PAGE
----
By Michael F. Richman, MD, FACS, FCCP
Today, I write to you about a new cutting-edge biomarker that can be measured in the blood and may be a predictor of cardiovascular events, including heart attacks, strokes, and cardiovascular deaths. The marker is called Cytastin C.
I first heard about this protein in college biology but really never paid much attention to it at the time, but recently it’s become a hot topic in cardiovascular disease prevention. It is a small protein that is produced at a steady rate by virtually all the cells in your body. It’s measured in the blood and is currently used as a biomarker of kidney function and may become the gold standard test when looking for early kidney disease. New research has indicated that Cytastin C serum marker test results may also be a better indicator of a person’s potential for new onset or worsening cardiovascular disease.
Doctors use several biomarkers to figure out a patient’s risk of heart disease just like a mechanic would look at several items under the hood of your car to diagnose a problem. For heart disease risk, your doctor may look at LDL-P, Apo-B, Lp(a) concentrations, and myeloperoxidease levels, to name a few. Presently, a patient’s creatinine level is measured and is the most widely used test to determine kidney function. Why is a kidney test important, you ask? Medically speaking, even moderate kidney dysfunction increases the risk of a patient having a heart attack, stroke or other cardiovascular event, including death. So measuring Cytastin C is emerging as a method of predicting cardiovascular events and also a decline in the function of one’s kidneys.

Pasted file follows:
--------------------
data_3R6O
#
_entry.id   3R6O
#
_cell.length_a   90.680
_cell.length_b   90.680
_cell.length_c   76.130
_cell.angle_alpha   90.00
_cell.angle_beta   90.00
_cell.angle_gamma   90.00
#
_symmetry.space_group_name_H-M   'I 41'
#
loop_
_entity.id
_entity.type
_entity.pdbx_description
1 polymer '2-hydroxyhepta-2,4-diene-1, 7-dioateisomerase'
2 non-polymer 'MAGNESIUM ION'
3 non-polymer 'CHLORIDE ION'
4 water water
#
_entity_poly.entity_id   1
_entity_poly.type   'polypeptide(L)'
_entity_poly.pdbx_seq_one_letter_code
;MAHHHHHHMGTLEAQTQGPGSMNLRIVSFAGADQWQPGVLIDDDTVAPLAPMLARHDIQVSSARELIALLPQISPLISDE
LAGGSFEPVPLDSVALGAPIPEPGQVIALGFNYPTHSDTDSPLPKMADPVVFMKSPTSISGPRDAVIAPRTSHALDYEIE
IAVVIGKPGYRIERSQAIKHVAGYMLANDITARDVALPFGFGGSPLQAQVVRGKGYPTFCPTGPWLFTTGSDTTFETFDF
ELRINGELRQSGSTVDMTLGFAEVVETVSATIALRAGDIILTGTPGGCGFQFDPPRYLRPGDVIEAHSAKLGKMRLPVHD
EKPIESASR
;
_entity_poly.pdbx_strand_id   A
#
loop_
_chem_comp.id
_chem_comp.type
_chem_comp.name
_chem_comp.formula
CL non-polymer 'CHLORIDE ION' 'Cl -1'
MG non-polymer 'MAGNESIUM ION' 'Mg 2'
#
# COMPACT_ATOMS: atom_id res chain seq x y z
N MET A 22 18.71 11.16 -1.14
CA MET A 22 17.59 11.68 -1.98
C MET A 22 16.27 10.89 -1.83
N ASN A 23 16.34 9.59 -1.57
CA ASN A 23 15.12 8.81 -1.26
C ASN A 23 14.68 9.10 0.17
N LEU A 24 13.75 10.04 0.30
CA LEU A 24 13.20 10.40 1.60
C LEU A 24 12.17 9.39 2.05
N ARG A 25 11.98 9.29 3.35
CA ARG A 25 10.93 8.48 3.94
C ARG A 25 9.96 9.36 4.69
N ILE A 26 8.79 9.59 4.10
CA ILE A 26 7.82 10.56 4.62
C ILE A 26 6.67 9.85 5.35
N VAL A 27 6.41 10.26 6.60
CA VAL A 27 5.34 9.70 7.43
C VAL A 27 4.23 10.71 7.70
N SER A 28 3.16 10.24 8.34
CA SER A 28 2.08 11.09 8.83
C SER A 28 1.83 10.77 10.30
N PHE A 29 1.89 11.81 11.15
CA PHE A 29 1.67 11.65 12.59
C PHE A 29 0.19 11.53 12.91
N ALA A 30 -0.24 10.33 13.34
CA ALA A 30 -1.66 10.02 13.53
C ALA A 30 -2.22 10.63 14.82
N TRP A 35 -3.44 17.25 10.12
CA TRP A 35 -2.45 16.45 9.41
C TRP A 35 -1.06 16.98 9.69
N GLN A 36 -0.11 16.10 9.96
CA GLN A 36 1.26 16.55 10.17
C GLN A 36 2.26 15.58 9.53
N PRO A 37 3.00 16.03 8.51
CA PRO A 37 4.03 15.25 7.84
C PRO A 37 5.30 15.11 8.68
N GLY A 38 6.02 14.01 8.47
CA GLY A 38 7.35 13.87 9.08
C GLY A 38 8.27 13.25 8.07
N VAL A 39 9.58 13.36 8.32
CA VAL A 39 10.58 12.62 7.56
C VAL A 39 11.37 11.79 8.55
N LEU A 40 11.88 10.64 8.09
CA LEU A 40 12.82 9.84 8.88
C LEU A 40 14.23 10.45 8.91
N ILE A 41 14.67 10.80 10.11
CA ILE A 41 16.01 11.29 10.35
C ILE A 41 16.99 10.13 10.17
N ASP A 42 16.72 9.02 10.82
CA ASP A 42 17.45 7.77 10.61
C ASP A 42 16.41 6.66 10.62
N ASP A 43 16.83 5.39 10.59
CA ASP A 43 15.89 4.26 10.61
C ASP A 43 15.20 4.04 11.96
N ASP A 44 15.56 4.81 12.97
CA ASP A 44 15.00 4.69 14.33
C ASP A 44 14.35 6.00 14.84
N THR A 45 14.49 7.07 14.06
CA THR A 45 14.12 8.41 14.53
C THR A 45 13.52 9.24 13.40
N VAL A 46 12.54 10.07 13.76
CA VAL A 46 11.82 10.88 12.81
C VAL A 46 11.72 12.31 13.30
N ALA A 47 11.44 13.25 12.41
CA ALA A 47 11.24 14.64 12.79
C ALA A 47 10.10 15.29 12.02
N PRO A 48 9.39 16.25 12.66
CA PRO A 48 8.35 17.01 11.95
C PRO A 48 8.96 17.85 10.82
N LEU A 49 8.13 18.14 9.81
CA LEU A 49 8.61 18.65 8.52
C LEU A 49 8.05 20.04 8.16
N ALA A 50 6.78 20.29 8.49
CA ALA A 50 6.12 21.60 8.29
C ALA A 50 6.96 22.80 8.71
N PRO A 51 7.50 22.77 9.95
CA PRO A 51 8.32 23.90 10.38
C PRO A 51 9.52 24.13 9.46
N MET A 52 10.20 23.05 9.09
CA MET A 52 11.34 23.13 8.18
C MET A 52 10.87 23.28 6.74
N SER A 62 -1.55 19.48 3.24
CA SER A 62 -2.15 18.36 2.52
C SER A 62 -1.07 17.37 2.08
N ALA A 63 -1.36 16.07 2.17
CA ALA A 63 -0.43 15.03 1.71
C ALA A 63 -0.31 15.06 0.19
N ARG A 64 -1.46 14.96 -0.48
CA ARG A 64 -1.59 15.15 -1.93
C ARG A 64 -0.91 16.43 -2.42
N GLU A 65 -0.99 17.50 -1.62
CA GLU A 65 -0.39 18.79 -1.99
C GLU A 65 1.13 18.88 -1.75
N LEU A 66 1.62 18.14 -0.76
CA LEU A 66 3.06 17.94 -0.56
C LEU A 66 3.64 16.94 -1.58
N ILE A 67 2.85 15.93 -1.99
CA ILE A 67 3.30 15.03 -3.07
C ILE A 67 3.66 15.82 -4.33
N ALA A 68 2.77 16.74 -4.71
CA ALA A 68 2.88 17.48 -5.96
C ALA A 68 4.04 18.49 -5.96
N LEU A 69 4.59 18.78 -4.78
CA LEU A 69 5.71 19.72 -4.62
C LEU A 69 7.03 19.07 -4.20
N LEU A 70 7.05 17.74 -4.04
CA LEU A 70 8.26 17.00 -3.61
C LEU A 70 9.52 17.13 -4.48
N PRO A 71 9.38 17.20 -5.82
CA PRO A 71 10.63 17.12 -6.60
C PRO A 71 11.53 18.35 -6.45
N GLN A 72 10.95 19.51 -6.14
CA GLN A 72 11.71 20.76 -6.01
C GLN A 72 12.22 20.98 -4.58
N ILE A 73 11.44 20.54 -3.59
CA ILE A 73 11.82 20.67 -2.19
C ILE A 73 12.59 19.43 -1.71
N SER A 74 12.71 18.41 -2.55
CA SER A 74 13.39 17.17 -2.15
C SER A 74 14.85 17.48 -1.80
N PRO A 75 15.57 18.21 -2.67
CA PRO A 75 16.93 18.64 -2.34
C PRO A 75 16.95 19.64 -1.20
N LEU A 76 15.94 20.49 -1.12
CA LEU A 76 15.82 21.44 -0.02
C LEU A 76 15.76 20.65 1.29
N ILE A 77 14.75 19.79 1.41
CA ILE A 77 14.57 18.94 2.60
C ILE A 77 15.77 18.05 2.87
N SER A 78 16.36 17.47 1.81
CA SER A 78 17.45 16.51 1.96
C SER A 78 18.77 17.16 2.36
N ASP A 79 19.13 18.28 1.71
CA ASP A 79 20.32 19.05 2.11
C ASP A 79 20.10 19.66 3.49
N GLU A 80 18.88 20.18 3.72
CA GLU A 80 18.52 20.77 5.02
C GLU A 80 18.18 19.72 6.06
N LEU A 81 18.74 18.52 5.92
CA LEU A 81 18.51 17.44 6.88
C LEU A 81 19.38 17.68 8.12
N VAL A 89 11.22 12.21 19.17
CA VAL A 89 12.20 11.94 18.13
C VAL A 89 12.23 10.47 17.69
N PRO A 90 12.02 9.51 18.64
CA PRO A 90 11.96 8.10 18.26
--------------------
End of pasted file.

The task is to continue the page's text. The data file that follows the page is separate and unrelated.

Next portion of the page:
While the medical community has been looking at renal function by use of creatinine-based test results for many years, it’s not as accurate as we would like. This has led many physicians and researchers to search for other markers of kidney disease through renal function. Again, this is important because an interruption of renal function is a hallmark sign of early CVD. Because Cytastin C is produced by many cells of the body, it’s a slightly better predictor and discriminator than just looking at creatinine.
Many of you write to tell me that you bring these ideas directly to your doctor. So, I want to give you some information. In 2004, a German researcher, Wolfgang Koenig published a paper in the Journal of Clinical Chemistry evaluating the impact of Cystatin C against other markers, including creatinine on a large amount of patients with coronary heart disease (CHD). Since his paper was published, researchers have been consistently showing that Cystatin C is superior and it’s my professional opinion that it should be part of a checklist of items your doctor looks at to help predict your risk of cardiovascular disease, including heart attack and stroke. Currently, there is an abundance of new research in progress to better understand the role of Cytastin C in cardiovascular disease prevention and this exciting new topic may add to better ways to prevent death from the number 1 killer of men and women in the United States.